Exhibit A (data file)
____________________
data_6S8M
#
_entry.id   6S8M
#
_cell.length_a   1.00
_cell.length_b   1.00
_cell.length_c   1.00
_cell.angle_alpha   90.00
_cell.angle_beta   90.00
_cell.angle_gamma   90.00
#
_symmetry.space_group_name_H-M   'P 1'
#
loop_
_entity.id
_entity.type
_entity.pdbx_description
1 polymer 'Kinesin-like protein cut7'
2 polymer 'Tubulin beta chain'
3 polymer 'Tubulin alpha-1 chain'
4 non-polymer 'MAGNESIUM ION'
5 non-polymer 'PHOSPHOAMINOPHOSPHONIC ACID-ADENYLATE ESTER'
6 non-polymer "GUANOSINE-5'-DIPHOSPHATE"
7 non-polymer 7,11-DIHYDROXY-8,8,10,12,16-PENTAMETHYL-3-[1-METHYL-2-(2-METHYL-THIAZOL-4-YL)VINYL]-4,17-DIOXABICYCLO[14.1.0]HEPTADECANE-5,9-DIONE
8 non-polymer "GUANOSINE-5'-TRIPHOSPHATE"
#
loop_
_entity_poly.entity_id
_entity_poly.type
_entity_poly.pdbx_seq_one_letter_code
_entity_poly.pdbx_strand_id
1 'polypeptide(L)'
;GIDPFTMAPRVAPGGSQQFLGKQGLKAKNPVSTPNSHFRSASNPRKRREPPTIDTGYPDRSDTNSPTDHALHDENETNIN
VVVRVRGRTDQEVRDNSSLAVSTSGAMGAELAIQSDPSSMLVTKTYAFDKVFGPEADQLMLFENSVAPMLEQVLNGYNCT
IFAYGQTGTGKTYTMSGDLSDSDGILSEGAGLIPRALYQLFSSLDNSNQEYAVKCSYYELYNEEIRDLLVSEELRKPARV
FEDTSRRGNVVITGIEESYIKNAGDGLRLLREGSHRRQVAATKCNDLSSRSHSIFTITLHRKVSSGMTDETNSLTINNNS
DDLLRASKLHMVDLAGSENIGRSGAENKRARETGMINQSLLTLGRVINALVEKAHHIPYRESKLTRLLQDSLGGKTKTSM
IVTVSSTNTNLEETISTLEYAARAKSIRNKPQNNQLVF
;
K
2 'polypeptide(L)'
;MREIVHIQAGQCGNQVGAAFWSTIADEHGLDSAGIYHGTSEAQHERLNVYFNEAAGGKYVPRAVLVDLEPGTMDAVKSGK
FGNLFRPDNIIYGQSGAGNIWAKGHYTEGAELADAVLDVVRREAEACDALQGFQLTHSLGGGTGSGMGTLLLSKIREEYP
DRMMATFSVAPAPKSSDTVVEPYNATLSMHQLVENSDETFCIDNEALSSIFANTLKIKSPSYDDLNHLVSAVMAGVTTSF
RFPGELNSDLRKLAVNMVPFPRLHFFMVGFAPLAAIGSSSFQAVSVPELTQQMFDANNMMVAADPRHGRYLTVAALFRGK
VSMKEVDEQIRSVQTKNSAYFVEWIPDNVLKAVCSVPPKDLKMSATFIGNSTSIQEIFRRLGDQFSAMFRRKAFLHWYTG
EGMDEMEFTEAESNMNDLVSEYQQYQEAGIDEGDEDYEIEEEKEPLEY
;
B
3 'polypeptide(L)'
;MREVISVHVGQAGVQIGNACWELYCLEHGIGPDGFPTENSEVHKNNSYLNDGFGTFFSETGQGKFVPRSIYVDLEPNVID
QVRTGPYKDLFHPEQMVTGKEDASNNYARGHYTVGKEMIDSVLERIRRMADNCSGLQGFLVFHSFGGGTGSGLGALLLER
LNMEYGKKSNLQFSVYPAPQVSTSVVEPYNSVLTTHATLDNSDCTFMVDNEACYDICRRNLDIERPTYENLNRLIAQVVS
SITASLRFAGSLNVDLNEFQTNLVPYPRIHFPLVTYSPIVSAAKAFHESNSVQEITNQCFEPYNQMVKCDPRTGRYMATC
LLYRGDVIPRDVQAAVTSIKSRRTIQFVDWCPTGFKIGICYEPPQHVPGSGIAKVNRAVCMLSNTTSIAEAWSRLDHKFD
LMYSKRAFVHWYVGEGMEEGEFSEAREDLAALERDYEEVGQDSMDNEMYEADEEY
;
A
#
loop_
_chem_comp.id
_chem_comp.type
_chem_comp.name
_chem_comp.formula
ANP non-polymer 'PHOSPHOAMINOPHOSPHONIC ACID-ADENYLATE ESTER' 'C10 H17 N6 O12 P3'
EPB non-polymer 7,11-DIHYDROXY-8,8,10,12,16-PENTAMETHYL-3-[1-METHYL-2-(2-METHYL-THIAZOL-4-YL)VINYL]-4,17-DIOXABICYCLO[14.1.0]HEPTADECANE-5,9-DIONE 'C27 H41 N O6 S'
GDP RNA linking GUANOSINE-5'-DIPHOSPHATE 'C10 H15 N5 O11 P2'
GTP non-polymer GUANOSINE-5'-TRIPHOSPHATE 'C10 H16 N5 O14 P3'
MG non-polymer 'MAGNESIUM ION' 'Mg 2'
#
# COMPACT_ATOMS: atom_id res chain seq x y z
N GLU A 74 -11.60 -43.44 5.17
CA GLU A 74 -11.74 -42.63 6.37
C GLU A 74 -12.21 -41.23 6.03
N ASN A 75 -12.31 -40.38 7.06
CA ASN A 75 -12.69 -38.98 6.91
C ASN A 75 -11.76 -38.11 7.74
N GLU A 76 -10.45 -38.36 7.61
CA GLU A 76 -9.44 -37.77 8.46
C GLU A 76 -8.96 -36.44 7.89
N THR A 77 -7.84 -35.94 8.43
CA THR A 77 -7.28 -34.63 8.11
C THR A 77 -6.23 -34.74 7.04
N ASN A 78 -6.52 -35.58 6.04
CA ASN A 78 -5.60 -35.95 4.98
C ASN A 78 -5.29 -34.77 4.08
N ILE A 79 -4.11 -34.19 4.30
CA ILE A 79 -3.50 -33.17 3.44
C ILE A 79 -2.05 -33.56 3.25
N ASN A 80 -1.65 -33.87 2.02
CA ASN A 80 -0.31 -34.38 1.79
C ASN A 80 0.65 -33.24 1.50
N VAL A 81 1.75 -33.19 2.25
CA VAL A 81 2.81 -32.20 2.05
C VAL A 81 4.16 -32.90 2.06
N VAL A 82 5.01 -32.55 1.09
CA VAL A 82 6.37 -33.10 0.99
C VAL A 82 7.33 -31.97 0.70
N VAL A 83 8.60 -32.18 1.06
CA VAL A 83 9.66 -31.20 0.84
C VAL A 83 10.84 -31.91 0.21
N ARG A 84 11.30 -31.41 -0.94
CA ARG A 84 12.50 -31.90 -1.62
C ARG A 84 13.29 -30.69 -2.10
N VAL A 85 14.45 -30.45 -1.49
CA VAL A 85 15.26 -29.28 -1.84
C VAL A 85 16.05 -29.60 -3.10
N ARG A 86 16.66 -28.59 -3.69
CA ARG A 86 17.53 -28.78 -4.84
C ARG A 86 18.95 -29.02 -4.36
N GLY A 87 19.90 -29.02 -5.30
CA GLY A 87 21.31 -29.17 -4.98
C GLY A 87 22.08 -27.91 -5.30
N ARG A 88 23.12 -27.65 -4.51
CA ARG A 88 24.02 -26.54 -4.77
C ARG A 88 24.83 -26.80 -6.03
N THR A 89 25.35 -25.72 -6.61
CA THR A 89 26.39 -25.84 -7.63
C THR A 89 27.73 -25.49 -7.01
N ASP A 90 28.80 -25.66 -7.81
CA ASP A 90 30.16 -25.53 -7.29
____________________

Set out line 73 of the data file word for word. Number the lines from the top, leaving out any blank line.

CA GLU A 74 -11.74 -42.63 6.37